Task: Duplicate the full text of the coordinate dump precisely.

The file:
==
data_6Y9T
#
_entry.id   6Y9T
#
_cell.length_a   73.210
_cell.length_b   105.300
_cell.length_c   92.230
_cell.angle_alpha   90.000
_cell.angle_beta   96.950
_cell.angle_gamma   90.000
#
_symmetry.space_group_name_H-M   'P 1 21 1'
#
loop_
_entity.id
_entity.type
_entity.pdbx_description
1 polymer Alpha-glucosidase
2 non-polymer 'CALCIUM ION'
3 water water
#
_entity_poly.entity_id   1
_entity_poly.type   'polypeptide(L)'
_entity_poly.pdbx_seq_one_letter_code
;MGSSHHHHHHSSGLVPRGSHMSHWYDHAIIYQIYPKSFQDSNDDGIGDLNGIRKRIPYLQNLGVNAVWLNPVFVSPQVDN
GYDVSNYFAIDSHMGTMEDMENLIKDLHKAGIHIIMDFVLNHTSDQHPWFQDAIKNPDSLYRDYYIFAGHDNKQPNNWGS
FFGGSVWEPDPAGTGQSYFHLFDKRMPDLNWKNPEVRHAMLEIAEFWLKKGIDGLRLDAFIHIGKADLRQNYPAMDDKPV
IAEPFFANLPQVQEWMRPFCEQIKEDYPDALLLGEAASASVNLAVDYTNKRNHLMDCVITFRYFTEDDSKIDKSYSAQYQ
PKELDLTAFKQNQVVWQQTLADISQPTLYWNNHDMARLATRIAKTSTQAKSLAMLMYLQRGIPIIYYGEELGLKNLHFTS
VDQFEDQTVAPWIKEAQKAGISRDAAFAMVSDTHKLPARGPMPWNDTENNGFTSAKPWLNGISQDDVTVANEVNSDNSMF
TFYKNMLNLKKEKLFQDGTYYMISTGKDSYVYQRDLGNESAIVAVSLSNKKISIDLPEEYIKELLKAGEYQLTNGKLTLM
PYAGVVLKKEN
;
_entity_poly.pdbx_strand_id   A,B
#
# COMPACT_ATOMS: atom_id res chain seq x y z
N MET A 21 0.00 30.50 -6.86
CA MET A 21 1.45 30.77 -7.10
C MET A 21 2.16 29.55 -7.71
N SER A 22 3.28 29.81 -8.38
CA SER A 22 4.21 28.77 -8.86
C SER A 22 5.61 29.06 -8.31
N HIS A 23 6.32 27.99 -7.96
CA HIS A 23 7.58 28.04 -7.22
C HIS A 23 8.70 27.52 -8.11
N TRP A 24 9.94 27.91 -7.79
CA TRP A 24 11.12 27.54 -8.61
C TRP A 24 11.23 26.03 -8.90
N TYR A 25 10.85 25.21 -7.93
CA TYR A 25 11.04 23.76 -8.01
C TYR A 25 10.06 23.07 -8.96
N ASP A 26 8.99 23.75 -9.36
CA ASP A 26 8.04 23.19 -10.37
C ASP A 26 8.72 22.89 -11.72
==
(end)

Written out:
data_6Y9T
#
_entry.id   6Y9T
#
_cell.length_a   73.210
_cell.length_b   105.300
_cell.length_c   92.230
_cell.angle_alpha   90.000
_cell.angle_beta   96.950
_cell.angle_gamma   90.000
#
_symmetry.space_group_name_H-M   'P 1 21 1'
#
loop_
_entity.id
_entity.type
_entity.pdbx_description
1 polymer Alpha-glucosidase
2 non-polymer 'CALCIUM ION'
3 water water
#
_entity_poly.entity_id   1
_entity_poly.type   'polypeptide(L)'
_entity_poly.pdbx_seq_one_letter_code
;MGSSHHHHHHSSGLVPRGSHMSHWYDHAIIYQIYPKSFQDSNDDGIGDLNGIRKRIPYLQNLGVNAVWLNPVFVSPQVDN
GYDVSNYFAIDSHMGTMEDMENLIKDLHKAGIHIIMDFVLNHTSDQHPWFQDAIKNPDSLYRDYYIFAGHDNKQPNNWGS
FFGGSVWEPDPAGTGQSYFHLFDKRMPDLNWKNPEVRHAMLEIAEFWLKKGIDGLRLDAFIHIGKADLRQNYPAMDDKPV
IAEPFFANLPQVQEWMRPFCEQIKEDYPDALLLGEAASASVNLAVDYTNKRNHLMDCVITFRYFTEDDSKIDKSYSAQYQ
PKELDLTAFKQNQVVWQQTLADISQPTLYWNNHDMARLATRIAKTSTQAKSLAMLMYLQRGIPIIYYGEELGLKNLHFTS
VDQFEDQTVAPWIKEAQKAGISRDAAFAMVSDTHKLPARGPMPWNDTENNGFTSAKPWLNGISQDDVTVANEVNSDNSMF
TFYKNMLNLKKEKLFQDGTYYMISTGKDSYVYQRDLGNESAIVAVSLSNKKISIDLPEEYIKELLKAGEYQLTNGKLTLM
PYAGVVLKKEN
;
_entity_poly.pdbx_strand_id   A,B
#
# COMPACT_ATOMS: atom_id res chain seq x y z
N MET A 21 0.00 30.50 -6.86
CA MET A 21 1.45 30.77 -7.10
C MET A 21 2.16 29.55 -7.71
N SER A 22 3.28 29.81 -8.38
CA SER A 22 4.21 28.77 -8.86
C SER A 22 5.61 29.06 -8.31
N HIS A 23 6.32 27.99 -7.96
CA HIS A 23 7.58 28.04 -7.22
C HIS A 23 8.70 27.52 -8.11
N TRP A 24 9.94 27.91 -7.79
CA TRP A 24 11.12 27.54 -8.61
C TRP A 24 11.23 26.03 -8.90
N TYR A 25 10.85 25.21 -7.93
CA TYR A 25 11.04 23.76 -8.01
C TYR A 25 10.06 23.07 -8.96
N ASP A 26 8.99 23.75 -9.36
CA ASP A 26 8.04 23.19 -10.37
C ASP A 26 8.72 22.89 -11.72